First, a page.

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Texas' Energy Future, creditors square off in bankruptcy hearing
May 1, 2014 / 7:35 PM / in 3 years

Texas' Energy Future, creditors square off in bankruptcy hearing

WILMINGTON, Del, May 1 (Reuters) - Hearings kicked off one of the biggest-ever U.S. bankruptcies on Thursday with creditors of Energy Future Holdings Corp, the largest power company in Texas, airing grievances over timing, value and how to administer the case.

Energy Future, created in the 2007 buyout of TXU Corp, filed for Chapter 11 bankruptcy on Tuesday after struggling more than a year to work out a deal with its creditors. The company’s lawyer, Edward Sassower of Kirkland & Ellis, told the court its proposal was “wildly complicated,” and many creditors began to explore lines of attack.

The hearing in the U.S. Bankruptcy Court in Wilmington, Delaware, drew scores of top bankruptcy lawyers from around the country on behalf of sophisticated investment funds that are owed nearly $50 billion.

The hearing spilled into two overflow courtrooms and seemed unlikely to finish before Friday.

The company proposed splitting from the parent its power plant and retail electricity business, and turning the holding company that owns those assets over to lenders. In a separate deal, a group of unsecured creditors would end up controlling Texas’s largest network of power lines.

The proposed deal would leave lower-ranking creditors of Texas Competitive Electric Holdings Co, or TCEH, the holding company for Luminant and TXU Retail, with less than 3 percent of what they are owed. They raised the first objections.

“They don’t use the term wipe-out, but wipe-out is what they intend,” said Ed Weisfelner, a Brown Rudnick attorney who represents a group of lower-ranking secured creditors that is owed $1.6 billion.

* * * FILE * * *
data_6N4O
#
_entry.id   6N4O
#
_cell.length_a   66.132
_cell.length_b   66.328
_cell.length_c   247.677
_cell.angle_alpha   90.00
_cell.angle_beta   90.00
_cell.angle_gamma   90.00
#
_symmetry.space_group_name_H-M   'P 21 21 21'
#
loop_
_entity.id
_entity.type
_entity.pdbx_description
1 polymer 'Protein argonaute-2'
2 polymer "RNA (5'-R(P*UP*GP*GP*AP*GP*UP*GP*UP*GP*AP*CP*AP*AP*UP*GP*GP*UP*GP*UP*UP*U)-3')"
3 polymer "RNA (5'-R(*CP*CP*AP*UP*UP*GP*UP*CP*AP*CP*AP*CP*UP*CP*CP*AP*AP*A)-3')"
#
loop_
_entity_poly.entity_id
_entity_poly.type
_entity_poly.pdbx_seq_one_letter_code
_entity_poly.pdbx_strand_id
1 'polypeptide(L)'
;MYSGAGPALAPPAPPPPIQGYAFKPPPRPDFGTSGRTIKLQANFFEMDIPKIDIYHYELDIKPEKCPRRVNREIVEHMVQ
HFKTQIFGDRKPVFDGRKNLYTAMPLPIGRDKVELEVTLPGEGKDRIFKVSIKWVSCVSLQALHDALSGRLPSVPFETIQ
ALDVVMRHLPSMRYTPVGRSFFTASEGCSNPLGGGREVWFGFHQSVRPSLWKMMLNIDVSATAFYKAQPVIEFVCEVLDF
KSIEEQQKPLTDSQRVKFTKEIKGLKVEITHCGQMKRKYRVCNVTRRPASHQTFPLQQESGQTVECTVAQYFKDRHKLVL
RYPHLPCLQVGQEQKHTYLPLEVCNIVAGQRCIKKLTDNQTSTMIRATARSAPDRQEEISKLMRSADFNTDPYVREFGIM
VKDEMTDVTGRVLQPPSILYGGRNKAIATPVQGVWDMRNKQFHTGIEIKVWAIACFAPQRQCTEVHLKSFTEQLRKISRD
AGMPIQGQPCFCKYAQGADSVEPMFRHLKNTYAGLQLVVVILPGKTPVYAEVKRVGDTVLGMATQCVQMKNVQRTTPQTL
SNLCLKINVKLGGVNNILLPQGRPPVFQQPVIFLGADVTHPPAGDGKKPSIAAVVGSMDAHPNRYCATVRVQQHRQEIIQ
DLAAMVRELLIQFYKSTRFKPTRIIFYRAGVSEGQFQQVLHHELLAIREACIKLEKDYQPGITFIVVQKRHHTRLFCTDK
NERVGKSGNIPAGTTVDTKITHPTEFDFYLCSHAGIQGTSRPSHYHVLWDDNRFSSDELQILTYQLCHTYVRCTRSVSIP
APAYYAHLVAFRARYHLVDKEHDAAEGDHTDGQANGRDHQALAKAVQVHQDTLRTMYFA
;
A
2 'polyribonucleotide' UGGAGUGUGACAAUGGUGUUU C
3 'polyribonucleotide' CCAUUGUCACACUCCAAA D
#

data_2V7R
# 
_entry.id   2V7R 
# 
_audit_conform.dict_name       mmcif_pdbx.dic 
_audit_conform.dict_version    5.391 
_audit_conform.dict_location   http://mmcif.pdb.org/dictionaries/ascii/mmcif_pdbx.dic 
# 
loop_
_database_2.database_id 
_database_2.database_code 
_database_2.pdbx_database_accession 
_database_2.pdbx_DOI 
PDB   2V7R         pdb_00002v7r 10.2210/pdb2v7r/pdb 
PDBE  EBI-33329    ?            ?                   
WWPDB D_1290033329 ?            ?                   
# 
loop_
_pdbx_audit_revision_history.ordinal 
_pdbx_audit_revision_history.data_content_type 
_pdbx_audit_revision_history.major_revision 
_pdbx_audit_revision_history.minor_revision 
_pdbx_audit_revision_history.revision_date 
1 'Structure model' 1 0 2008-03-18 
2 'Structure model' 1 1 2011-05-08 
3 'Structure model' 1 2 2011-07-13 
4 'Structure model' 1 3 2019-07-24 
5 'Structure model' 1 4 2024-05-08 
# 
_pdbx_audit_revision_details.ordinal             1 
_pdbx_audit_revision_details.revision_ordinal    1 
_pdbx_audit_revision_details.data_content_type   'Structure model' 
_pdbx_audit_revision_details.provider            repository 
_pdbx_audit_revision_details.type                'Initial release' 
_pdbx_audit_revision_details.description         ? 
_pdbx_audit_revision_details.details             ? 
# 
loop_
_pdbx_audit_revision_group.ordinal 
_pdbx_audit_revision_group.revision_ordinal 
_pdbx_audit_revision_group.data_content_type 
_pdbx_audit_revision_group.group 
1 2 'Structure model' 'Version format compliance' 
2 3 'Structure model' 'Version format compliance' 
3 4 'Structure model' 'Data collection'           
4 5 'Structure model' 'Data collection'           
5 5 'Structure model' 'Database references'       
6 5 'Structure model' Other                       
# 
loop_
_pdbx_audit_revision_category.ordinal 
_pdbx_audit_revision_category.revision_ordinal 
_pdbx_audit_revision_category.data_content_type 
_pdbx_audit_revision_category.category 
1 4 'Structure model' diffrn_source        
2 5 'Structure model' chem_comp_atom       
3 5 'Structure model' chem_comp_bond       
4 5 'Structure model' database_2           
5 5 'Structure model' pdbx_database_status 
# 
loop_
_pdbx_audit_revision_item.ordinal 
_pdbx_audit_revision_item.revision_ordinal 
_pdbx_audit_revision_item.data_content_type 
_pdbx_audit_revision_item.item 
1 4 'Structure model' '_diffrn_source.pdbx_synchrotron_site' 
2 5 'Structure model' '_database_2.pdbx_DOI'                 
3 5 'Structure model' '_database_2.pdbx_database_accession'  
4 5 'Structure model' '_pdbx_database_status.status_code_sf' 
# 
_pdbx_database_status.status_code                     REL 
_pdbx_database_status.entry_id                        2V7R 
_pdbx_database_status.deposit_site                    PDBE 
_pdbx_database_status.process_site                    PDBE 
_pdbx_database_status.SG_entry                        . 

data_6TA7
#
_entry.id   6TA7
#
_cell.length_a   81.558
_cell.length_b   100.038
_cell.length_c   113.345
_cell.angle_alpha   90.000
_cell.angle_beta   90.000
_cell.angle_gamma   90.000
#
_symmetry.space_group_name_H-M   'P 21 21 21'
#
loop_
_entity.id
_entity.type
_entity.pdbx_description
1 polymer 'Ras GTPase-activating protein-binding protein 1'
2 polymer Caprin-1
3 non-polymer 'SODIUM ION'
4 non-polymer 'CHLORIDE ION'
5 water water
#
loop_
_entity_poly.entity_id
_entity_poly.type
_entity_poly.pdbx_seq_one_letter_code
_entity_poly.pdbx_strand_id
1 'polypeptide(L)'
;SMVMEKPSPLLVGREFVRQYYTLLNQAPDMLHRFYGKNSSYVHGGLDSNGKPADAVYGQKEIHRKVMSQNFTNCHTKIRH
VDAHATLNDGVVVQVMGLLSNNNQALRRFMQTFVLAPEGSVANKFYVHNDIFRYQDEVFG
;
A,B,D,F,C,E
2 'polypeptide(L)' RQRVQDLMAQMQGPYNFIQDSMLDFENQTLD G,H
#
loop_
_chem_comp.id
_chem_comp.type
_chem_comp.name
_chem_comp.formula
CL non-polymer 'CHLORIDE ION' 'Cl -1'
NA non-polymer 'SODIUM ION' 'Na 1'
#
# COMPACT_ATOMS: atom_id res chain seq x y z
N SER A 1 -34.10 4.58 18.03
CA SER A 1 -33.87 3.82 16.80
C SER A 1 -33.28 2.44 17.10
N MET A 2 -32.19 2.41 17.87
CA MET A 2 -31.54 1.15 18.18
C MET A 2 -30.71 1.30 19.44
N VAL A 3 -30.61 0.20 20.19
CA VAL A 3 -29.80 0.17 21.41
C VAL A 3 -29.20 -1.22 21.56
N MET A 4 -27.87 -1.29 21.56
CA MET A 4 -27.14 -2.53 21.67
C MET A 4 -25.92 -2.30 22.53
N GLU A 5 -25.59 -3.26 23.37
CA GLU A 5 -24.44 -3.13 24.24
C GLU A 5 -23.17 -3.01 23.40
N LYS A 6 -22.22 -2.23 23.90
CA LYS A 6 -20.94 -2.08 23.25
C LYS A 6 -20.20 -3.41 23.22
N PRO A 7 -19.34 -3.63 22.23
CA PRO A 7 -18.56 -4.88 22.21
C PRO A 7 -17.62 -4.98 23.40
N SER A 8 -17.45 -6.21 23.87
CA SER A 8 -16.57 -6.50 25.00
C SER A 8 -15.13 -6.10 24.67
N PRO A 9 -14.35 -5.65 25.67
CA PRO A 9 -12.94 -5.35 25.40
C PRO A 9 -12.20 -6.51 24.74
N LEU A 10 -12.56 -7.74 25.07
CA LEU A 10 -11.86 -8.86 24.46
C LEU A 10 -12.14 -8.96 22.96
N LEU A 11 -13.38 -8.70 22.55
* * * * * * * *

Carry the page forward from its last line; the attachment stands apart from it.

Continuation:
Creditors lodged a highly unusual objection to consolidating the cases, which forced the company’s chief financial officer, Paul Keglevic, to the stand before Judge Christopher Sontchi overruled the objection.

Weisfelner said Energy Future is trying to undervalue the TXU Retail and Luminant businesses to steer those assets into the hands of investment firms that hold the $24.4 billion in loans. He told Sontchi he feared he would not get his day in court to prove his clients deserved to be paid.

An attorney who represented the largest group of creditors which would end up owning the those businesses tried to assure the judge his group would work with Weisfelner‘s, and talks would continue.

“This is not the end of the story. You have to start somewhere,” said Alan Kornberg of Paul, Weiss, Rifkind, Wharton & Garrison. He said he expected support for the deal among the class of creditors he represents to grow from the current 41 percent.

The second part of the agreements would swap ownership of the Oncor business, which operates the largest network of Texas power lines, to two groups of unsecured creditors. The company has proposed borrowing $7.3 billion to pay off higher-ranking creditors of the Oncor business.

Some of those higher-ranking creditors oppose the deal because it does not provide them with an added payment for retiring their debt prior to maturity. The company said it will litigate with creditors that hold out for that added money, known as a “make-whole payment.”

Those higher-ranking creditors are also challenging the company’s attempts to obtain this financing, arguing that the added payment needs to be “adequately protected” before the financing can be in place.

Judge Sontchi issued an interim order allowing the company to enter a commitment letter for that financing and giving it the authority to pay lenders just under $100 million in fees.

The judge set a final hearing on the loan for June 5.

Energy Future and its affiliates owe $49.7 billion, mainly to hedge funds and investment firms. Its $36.4 billion in assets make one of the biggest non-financial Chapter 11 filings ever.

The company was the target of a record $45 billion buyout in 2007, when it was known as TXU Corp, in a deal led by KKR & Co LP, TPG Capital Management LP and the private equity unit of Goldman Sachs Group Inc.

The buyout was a leveraged bet on the price of natural gas, which in turn essentially sets the price of electricity.

But natural gas prices have plummeted since the buyout.

The case is In re: Energy Future Holdings Corp, U.S. Bankruptcy Court, District of Delaware, No:14-10979. (Reporting by Tom Hals in Wilmington, Delaware; Editing by Alden Bentley)

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